a game, similar to field hockey, in which two teams of ten men or twelve women each, using long-handled, pouched rackets, try to throw a small rubber ball into the opponents' goal: the game was first played by North American Indians
Origin of lacrosseCanadian French from French la, the + crosse, a crutch, hockey stick from Medieval Latin crucia: see crosier
A game played on a rectangular field by two teams of ten players each, in which participants use a long-handled stick that has a webbed pouch on one end to try to propel a ball into the opposing team's goal.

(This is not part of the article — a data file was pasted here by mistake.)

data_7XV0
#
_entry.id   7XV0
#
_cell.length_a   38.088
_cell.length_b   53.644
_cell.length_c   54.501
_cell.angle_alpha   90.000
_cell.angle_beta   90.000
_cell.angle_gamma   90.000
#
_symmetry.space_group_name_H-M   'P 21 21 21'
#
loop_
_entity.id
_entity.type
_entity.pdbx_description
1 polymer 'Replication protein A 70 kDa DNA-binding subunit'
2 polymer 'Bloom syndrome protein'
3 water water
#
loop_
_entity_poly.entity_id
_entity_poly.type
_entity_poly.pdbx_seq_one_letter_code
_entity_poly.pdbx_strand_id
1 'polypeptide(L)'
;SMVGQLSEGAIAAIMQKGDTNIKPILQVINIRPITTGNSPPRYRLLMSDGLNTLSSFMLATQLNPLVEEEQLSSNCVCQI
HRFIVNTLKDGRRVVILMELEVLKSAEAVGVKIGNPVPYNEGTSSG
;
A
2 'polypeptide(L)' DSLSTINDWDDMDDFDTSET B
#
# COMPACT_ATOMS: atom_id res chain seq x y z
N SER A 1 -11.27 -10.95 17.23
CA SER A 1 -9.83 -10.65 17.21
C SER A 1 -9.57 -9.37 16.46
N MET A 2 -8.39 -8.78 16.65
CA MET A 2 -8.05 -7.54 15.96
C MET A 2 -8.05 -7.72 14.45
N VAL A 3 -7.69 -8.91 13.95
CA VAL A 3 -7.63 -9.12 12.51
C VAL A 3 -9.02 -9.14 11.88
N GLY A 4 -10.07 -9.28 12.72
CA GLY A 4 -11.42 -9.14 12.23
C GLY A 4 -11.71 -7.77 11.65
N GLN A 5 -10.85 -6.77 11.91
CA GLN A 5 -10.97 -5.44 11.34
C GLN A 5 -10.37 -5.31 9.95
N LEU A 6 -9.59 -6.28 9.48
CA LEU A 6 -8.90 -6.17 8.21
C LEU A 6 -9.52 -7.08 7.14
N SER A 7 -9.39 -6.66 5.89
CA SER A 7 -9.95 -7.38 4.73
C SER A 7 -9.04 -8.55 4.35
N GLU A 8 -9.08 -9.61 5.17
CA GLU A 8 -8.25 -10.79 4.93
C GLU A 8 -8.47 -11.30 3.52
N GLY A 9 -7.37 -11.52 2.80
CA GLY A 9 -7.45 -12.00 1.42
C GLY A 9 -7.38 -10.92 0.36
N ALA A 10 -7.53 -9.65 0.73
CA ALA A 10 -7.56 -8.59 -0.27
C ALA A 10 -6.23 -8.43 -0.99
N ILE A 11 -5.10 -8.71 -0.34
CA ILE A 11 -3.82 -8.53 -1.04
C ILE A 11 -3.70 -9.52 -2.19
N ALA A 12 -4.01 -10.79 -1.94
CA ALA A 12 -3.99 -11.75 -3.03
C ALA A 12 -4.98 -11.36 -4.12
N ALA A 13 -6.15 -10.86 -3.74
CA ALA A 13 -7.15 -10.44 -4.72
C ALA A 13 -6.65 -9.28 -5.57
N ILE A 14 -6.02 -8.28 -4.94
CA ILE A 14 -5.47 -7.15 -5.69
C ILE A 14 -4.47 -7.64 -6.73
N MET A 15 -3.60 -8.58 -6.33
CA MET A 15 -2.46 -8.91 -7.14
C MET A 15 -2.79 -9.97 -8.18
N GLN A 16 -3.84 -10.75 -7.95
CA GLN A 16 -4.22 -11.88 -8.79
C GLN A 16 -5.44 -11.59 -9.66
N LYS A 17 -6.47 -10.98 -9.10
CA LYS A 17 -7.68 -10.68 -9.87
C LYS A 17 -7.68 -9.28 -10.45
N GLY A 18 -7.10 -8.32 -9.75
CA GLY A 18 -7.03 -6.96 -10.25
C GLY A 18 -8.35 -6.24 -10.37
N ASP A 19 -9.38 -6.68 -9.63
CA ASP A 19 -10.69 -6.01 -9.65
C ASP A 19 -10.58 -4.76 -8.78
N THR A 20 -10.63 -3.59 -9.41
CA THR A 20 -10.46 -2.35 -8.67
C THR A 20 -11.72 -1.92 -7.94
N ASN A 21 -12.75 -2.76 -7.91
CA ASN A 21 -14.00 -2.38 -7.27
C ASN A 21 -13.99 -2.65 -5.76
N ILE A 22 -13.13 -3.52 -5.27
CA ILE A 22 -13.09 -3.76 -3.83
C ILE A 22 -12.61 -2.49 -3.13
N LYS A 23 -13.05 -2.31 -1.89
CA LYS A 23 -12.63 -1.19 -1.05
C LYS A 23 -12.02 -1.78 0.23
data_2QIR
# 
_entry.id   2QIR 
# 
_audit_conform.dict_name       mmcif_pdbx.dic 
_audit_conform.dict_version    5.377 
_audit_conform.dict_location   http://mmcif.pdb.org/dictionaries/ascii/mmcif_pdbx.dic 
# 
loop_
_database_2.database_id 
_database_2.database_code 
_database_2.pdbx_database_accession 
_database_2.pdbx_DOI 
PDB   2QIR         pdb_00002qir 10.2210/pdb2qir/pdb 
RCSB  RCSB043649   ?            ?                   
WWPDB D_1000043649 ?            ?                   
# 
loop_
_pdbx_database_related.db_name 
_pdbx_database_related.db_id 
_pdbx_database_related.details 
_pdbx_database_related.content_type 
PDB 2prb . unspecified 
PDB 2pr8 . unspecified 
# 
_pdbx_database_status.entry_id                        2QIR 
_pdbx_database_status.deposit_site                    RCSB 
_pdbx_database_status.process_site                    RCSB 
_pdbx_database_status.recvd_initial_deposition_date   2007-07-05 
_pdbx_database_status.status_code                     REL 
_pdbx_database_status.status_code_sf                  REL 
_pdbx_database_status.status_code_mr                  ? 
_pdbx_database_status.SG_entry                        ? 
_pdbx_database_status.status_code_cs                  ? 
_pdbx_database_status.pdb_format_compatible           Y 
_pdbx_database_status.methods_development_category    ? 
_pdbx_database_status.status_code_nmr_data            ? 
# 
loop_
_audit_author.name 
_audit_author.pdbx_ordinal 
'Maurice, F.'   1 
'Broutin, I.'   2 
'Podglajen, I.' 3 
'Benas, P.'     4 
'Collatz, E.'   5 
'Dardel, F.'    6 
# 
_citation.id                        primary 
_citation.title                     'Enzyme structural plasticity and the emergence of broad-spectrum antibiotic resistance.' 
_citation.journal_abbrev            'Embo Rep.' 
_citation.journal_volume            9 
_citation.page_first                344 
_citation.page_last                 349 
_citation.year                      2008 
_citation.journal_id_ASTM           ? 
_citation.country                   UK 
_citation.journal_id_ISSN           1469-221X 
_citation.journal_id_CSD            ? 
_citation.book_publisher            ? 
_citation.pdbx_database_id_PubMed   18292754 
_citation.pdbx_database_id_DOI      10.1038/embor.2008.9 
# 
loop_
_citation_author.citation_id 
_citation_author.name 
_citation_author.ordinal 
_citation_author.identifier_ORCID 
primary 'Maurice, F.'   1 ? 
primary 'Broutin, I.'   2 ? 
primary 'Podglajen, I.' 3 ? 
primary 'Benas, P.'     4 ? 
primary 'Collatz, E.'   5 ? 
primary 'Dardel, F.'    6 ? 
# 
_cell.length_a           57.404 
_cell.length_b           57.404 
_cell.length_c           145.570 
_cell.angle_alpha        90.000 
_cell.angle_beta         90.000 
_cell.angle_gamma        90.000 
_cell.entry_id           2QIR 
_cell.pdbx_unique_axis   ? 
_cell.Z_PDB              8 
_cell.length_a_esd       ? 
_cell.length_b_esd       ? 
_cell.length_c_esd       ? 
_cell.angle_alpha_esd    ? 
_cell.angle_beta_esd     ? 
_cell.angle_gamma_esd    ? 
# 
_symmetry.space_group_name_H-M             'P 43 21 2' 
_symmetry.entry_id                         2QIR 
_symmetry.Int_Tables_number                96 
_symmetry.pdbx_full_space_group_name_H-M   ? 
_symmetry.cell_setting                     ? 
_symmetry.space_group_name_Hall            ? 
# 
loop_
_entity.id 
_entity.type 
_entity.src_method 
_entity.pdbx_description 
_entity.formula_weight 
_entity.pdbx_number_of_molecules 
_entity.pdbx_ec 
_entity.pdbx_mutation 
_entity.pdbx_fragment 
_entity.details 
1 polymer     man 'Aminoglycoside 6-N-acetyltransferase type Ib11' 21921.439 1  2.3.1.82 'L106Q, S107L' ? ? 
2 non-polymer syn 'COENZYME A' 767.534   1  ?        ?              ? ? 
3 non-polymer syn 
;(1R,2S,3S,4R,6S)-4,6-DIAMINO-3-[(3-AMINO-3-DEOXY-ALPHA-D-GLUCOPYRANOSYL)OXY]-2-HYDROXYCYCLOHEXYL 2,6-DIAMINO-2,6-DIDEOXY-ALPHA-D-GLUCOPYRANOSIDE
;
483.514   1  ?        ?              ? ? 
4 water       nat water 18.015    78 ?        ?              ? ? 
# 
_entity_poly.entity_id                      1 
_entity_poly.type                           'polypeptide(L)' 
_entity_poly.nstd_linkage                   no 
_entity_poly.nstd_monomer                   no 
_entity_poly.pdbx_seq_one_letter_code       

Origin of lacrosseCanadian French la crosse from French (jeu de) la crosse (game of) the hooked stick from Old French croce, crosse crosier of Germanic origin
Beth Rhodey of Salisbury University (left) and Cat Serpe of Franklin & Marshall College (right) at the NCAA Division III 2009 Women's Lacrosse Championship